Email Humor -- Retrosexuals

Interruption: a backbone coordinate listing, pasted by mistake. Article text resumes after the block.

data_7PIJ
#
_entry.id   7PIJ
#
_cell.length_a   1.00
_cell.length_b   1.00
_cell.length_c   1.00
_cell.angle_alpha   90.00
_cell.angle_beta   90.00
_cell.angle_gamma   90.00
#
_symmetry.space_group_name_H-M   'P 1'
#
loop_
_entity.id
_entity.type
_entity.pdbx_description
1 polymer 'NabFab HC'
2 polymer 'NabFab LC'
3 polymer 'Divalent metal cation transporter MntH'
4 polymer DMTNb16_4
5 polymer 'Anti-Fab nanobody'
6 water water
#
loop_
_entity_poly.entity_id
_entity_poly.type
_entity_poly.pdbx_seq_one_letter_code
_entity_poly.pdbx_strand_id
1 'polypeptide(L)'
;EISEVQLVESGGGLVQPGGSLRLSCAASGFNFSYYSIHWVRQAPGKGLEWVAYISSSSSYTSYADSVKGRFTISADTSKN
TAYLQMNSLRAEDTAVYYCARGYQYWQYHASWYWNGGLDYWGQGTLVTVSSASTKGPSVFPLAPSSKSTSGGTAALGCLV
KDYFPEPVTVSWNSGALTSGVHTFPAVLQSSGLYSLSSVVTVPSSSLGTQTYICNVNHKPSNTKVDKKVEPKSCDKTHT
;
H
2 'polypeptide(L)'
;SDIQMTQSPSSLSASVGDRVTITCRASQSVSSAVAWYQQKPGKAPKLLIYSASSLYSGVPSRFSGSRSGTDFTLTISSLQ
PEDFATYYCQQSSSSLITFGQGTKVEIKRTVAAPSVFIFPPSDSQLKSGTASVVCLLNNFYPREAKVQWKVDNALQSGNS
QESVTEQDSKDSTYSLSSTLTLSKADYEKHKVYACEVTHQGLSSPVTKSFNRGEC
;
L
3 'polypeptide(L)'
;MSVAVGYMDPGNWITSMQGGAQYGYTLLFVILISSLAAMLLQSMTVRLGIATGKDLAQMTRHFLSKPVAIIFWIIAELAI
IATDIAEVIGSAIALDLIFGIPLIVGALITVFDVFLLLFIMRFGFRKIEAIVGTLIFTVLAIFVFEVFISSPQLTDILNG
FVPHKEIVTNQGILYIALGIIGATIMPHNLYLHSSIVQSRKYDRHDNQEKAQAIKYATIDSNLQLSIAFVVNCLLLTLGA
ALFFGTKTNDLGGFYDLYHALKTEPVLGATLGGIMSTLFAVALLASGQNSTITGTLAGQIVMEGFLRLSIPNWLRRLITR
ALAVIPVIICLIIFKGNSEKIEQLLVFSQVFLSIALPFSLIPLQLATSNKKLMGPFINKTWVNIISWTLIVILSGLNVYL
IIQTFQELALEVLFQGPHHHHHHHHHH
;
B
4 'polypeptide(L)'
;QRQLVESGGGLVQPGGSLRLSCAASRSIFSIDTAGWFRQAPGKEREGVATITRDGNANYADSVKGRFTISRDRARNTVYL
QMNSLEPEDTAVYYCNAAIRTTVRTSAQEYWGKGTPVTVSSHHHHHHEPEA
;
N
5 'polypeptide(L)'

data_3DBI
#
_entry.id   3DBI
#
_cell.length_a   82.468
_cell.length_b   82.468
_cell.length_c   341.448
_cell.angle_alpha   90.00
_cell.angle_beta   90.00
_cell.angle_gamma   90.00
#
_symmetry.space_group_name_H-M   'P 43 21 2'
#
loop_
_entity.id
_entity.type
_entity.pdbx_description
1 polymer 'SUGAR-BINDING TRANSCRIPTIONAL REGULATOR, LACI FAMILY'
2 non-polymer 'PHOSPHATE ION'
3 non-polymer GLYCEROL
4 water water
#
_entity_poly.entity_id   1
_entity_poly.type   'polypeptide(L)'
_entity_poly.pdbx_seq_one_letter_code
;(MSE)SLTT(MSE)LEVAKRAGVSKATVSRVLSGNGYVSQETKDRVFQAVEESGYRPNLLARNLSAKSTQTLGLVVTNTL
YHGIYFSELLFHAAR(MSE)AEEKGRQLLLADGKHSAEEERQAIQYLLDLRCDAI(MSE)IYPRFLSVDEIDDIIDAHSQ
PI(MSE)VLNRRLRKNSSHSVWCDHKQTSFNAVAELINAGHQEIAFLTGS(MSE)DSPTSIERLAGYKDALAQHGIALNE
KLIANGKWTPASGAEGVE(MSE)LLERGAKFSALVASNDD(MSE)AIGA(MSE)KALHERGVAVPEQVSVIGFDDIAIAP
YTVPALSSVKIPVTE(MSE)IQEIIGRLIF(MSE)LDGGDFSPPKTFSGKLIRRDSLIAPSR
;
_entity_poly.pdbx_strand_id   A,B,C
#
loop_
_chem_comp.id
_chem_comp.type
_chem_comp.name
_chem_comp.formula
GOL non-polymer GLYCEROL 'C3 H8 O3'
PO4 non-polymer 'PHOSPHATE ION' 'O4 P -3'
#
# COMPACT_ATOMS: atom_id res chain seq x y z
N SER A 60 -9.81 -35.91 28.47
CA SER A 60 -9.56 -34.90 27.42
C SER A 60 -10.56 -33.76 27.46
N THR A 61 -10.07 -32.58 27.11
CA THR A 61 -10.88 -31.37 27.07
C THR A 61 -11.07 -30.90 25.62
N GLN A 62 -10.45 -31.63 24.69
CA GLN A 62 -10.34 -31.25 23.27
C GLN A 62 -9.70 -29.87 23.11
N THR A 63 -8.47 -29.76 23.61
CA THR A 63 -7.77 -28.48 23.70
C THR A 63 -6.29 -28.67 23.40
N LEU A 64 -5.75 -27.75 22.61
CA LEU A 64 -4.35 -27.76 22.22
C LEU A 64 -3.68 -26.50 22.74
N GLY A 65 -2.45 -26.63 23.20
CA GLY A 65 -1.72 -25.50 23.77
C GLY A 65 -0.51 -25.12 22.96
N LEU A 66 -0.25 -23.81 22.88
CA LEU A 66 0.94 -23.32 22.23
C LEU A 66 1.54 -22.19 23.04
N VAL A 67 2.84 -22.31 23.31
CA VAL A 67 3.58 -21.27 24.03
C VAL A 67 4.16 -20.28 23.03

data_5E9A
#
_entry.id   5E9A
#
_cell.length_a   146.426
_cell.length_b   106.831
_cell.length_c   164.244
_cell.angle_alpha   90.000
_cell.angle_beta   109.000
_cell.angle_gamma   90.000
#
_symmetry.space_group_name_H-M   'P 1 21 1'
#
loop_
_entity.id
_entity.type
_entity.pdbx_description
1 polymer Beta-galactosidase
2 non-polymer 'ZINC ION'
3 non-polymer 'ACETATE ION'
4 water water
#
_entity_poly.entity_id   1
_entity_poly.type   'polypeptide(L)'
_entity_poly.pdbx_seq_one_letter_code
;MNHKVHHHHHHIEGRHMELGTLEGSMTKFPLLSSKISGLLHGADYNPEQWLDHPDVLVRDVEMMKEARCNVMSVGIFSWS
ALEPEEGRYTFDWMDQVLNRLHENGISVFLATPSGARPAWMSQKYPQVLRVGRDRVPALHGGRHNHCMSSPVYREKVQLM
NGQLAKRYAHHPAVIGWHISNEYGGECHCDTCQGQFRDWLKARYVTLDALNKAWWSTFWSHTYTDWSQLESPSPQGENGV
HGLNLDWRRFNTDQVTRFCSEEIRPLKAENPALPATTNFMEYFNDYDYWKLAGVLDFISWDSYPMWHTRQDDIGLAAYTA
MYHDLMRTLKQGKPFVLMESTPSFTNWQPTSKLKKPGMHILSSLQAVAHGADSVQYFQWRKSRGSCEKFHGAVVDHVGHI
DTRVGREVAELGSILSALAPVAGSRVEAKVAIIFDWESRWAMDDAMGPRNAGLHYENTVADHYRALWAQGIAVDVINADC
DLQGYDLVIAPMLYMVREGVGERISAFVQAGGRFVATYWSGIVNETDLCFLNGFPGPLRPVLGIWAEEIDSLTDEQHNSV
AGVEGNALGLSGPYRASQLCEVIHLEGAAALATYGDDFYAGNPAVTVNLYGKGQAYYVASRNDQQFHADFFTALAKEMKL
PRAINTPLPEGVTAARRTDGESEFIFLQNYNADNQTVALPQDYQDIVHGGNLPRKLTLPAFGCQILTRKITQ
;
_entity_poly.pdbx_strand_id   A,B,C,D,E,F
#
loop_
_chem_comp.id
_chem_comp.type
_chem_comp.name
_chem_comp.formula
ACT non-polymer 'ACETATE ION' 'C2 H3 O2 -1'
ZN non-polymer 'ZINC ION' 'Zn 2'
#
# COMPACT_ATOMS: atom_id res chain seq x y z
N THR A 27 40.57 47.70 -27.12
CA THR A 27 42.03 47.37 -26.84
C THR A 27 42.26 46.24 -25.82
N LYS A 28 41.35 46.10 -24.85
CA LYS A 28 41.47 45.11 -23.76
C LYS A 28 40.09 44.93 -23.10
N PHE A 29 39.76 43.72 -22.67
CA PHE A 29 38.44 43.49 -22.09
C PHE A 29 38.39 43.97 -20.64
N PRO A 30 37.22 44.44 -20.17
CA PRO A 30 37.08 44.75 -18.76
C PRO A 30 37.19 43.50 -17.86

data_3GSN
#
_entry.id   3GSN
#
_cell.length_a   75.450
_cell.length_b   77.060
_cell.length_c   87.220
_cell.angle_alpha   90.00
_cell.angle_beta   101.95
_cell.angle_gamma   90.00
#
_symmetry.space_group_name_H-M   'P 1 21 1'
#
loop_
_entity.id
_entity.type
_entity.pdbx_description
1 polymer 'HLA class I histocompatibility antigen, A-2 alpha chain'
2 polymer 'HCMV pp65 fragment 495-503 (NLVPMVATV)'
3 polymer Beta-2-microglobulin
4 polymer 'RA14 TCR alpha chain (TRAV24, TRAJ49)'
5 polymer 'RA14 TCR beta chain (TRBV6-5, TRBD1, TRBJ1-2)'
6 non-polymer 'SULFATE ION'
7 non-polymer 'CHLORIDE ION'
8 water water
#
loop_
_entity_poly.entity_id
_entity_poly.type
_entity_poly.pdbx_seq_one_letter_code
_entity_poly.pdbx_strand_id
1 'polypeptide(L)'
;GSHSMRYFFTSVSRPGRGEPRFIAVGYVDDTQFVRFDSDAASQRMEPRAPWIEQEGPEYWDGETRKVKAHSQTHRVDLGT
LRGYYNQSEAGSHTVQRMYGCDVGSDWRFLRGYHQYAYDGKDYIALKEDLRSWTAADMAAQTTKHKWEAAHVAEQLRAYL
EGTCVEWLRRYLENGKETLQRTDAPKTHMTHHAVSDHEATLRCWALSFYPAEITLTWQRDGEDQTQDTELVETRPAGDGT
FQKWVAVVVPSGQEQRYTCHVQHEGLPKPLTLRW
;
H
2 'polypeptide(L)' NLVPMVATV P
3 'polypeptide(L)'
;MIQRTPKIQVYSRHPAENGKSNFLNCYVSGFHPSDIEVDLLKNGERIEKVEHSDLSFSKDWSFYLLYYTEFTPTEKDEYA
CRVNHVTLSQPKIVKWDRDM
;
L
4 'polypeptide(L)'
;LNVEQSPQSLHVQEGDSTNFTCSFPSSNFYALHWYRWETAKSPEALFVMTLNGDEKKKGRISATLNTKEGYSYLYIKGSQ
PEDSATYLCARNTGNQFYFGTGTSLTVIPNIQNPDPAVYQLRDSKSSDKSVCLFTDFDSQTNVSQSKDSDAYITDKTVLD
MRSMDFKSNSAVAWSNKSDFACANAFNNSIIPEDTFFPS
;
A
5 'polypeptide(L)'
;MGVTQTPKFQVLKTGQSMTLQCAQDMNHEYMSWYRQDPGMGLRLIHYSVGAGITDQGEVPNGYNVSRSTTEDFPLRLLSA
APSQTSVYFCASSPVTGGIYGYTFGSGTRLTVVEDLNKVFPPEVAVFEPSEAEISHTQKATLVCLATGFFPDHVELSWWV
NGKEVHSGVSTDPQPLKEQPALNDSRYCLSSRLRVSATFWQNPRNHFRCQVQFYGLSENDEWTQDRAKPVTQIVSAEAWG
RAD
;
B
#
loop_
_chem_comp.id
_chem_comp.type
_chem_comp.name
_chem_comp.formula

Dear Friedrich -- Apologies for slow, er, nonexistent posting in recent days. I had my first real writing assignment in a few years and was surprised to find that blogging hasn't made on-assignment writing easier than it used to be. Instead it's become harder. Why should this be so? I suspect it's because of the freeform and easy nature of blogging. The writer gets used to having it his way. If one topic isn't working out, it couldn't be easier to slide over and yak about another one instead. Who's the wiser? Blogging length, of course, and for better or worse, is whatever you want it to be. And the blogpublishing process involves nothing more than clicking a button or two. Back in the real world of pro writing, topics and deadlines are given, lengths are dictated, and -- yuck -- there's often editing involved. Lordy, who wants to put up with that? I guess I'm plain spoiled these days. Blogging has turned writing into a form of self-indulgence -- just what I always wanted it to be -- and my attitude has become bratty and hard to control. If I can't have things exactly my way, then why should I bother at all? Nonetheless, by dint of heroic efforts I pulled through these grownup tribulations and have reverted once again to being a happy and egomaniacal baby. Look out, world: MBlowhard is back in the playpen -- and he's ready to coo, drool and romp. Are you the fan of email jokes that I am? I take email jokes as an electronic-era form of folk art, and am dazzled by some. The work, the cleverness, the tuned-in-ness, the un-PC-ness: good lord, what's not to love? This one, sent along by The Wife's very brawny personal trainer, is a reaction against the "Metrosexual" vogue. Have you been too busy with real life to bump into the Metrosexual? It's a term invented to describe straight men who have the more refined attributes of gay men. They fuss over themselves, they're cultured and body-conscious, they know how to ... Well, I'm not sure, really. I'm too butch to know, I guess. Metrosexuals, in any case, are said to be ever so Fab Five-ish, only they like sleeping with women. It's the latest cyber-era thing: men released from the traditional burdens of being male, and now free to float in blissfully narcissistic and solipsistic self-bemusement. This represents an advance, if I understand the argument correctly. Here's a semi-official definition of "Metrosexual." Here's the joke email: RETRO-MAN "If everyone is thinking alike, then somebody isn't thinking." --General G.S.Patton WHO -RAAA!! Ok folks, I have had it. I've taken all I can stand and I can't stand no more. Every time my TV is on, all that can be seen is effeminate men prancing about, redecorating houses and talking about foreign concepts like "style" and "feng shui." Heterosexual, homosexual, bisexual, trans-sexual, metrosexual, non-sexual; blue, green, and purple-sexual. Bogus definitions have taken over the urban and... posted by Michael at May 19, 2004 | perma-link | (24) comments